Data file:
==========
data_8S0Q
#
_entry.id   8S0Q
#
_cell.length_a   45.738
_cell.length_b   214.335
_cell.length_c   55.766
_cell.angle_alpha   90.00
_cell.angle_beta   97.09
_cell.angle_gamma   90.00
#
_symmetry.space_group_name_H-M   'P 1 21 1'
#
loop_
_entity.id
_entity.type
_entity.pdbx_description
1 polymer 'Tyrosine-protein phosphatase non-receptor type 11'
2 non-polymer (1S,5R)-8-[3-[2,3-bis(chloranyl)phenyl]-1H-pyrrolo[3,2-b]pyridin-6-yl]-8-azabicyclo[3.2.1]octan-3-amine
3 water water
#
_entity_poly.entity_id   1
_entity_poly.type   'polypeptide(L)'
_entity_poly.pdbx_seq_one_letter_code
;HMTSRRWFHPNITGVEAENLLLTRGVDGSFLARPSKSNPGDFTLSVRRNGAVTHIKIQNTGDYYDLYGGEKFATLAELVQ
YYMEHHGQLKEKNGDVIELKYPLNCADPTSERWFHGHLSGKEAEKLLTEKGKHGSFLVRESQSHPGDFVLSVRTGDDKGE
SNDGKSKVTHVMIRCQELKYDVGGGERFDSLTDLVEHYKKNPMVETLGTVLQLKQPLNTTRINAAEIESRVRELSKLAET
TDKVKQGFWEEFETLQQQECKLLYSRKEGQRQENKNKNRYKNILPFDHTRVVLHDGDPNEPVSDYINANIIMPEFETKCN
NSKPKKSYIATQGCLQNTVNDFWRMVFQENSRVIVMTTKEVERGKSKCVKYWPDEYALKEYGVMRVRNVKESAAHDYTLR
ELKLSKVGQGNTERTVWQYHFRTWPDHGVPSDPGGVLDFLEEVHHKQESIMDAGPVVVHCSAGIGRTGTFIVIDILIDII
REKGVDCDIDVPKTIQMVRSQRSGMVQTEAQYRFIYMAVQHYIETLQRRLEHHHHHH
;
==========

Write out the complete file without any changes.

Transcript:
data_8S0Q
#
_entry.id   8S0Q
#
_cell.length_a   45.738
_cell.length_b   214.335
_cell.length_c   55.766
_cell.angle_alpha   90.00
_cell.angle_beta   97.09
_cell.angle_gamma   90.00
#
_symmetry.space_group_name_H-M   'P 1 21 1'
#
loop_
_entity.id
_entity.type
_entity.pdbx_description
1 polymer 'Tyrosine-protein phosphatase non-receptor type 11'
2 non-polymer (1S,5R)-8-[3-[2,3-bis(chloranyl)phenyl]-1H-pyrrolo[3,2-b]pyridin-6-yl]-8-azabicyclo[3.2.1]octan-3-amine
3 water water
#
_entity_poly.entity_id   1
_entity_poly.type   'polypeptide(L)'
_entity_poly.pdbx_seq_one_letter_code
;HMTSRRWFHPNITGVEAENLLLTRGVDGSFLARPSKSNPGDFTLSVRRNGAVTHIKIQNTGDYYDLYGGEKFATLAELVQ
YYMEHHGQLKEKNGDVIELKYPLNCADPTSERWFHGHLSGKEAEKLLTEKGKHGSFLVRESQSHPGDFVLSVRTGDDKGE
SNDGKSKVTHVMIRCQELKYDVGGGERFDSLTDLVEHYKKNPMVETLGTVLQLKQPLNTTRINAAEIESRVRELSKLAET
TDKVKQGFWEEFETLQQQECKLLYSRKEGQRQENKNKNRYKNILPFDHTRVVLHDGDPNEPVSDYINANIIMPEFETKCN
NSKPKKSYIATQGCLQNTVNDFWRMVFQENSRVIVMTTKEVERGKSKCVKYWPDEYALKEYGVMRVRNVKESAAHDYTLR
ELKLSKVGQGNTERTVWQYHFRTWPDHGVPSDPGGVLDFLEEVHHKQESIMDAGPVVVHCSAGIGRTGTFIVIDILIDII
REKGVDCDIDVPKTIQMVRSQRSGMVQTEAQYRFIYMAVQHYIETLQRRLEHHHHHH
;